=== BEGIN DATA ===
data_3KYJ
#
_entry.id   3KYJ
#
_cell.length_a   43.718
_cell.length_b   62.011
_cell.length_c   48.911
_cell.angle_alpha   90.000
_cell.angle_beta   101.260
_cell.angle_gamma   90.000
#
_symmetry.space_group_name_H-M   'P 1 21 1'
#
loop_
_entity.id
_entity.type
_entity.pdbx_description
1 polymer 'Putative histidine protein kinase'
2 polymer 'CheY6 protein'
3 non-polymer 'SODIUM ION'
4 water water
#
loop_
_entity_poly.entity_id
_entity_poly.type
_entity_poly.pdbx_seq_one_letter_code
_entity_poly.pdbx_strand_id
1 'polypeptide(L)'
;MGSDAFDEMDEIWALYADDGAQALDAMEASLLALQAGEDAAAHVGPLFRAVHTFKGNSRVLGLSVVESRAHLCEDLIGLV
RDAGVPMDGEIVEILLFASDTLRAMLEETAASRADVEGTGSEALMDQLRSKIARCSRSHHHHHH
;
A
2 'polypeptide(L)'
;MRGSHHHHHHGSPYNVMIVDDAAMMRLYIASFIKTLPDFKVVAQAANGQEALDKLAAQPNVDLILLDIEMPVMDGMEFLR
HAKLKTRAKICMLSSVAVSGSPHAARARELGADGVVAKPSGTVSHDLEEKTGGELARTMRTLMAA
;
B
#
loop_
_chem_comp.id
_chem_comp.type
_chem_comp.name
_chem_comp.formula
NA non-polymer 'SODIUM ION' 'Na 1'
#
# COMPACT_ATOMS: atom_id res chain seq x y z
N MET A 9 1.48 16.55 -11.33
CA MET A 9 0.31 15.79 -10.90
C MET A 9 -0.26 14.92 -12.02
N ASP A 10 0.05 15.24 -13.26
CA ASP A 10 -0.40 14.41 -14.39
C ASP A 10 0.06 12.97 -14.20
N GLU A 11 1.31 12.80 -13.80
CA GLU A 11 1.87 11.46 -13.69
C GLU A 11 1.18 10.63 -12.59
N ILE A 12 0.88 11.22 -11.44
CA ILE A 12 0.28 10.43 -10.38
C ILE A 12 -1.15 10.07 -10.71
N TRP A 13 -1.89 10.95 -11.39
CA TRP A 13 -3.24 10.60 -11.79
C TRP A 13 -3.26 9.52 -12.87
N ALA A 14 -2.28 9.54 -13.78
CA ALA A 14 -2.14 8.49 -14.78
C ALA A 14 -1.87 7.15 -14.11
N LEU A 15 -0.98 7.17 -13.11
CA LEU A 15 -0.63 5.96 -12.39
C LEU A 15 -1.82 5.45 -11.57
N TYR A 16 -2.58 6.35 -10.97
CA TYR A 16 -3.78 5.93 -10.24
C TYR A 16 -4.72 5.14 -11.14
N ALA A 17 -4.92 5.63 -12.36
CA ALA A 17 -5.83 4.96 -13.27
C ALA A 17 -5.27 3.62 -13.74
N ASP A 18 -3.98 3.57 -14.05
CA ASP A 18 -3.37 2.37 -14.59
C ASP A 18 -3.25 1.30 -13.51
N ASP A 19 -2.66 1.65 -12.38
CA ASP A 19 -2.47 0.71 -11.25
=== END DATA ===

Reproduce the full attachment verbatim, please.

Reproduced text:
data_3KYJ
#
_entry.id   3KYJ
#
_cell.length_a   43.718
_cell.length_b   62.011
_cell.length_c   48.911
_cell.angle_alpha   90.000
_cell.angle_beta   101.260
_cell.angle_gamma   90.000
#
_symmetry.space_group_name_H-M   'P 1 21 1'
#
loop_
_entity.id
_entity.type
_entity.pdbx_description
1 polymer 'Putative histidine protein kinase'
2 polymer 'CheY6 protein'
3 non-polymer 'SODIUM ION'
4 water water
#
loop_
_entity_poly.entity_id
_entity_poly.type
_entity_poly.pdbx_seq_one_letter_code
_entity_poly.pdbx_strand_id
1 'polypeptide(L)'
;MGSDAFDEMDEIWALYADDGAQALDAMEASLLALQAGEDAAAHVGPLFRAVHTFKGNSRVLGLSVVESRAHLCEDLIGLV
RDAGVPMDGEIVEILLFASDTLRAMLEETAASRADVEGTGSEALMDQLRSKIARCSRSHHHHHH
;
A
2 'polypeptide(L)'
;MRGSHHHHHHGSPYNVMIVDDAAMMRLYIASFIKTLPDFKVVAQAANGQEALDKLAAQPNVDLILLDIEMPVMDGMEFLR
HAKLKTRAKICMLSSVAVSGSPHAARARELGADGVVAKPSGTVSHDLEEKTGGELARTMRTLMAA
;
B
#
loop_
_chem_comp.id
_chem_comp.type
_chem_comp.name
_chem_comp.formula
NA non-polymer 'SODIUM ION' 'Na 1'
#
# COMPACT_ATOMS: atom_id res chain seq x y z
N MET A 9 1.48 16.55 -11.33
CA MET A 9 0.31 15.79 -10.90
C MET A 9 -0.26 14.92 -12.02
N ASP A 10 0.05 15.24 -13.26
CA ASP A 10 -0.40 14.41 -14.39
C ASP A 10 0.06 12.97 -14.20
N GLU A 11 1.31 12.80 -13.80
CA GLU A 11 1.87 11.46 -13.69
C GLU A 11 1.18 10.63 -12.59
N ILE A 12 0.88 11.22 -11.44
CA ILE A 12 0.28 10.43 -10.38
C ILE A 12 -1.15 10.07 -10.71
N TRP A 13 -1.89 10.95 -11.39
CA TRP A 13 -3.24 10.60 -11.79
C TRP A 13 -3.26 9.52 -12.87
N ALA A 14 -2.28 9.54 -13.78
CA ALA A 14 -2.14 8.49 -14.78
C ALA A 14 -1.87 7.15 -14.11
N LEU A 15 -0.98 7.17 -13.11
CA LEU A 15 -0.63 5.96 -12.39
C LEU A 15 -1.82 5.45 -11.57
N TYR A 16 -2.58 6.35 -10.97
CA TYR A 16 -3.78 5.93 -10.24
C TYR A 16 -4.72 5.14 -11.14
N ALA A 17 -4.92 5.63 -12.36
CA ALA A 17 -5.83 4.96 -13.27
C ALA A 17 -5.27 3.62 -13.74
N ASP A 18 -3.98 3.57 -14.05
CA ASP A 18 -3.37 2.37 -14.59
C ASP A 18 -3.25 1.30 -13.51
N ASP A 19 -2.66 1.65 -12.38
CA ASP A 19 -2.47 0.71 -11.25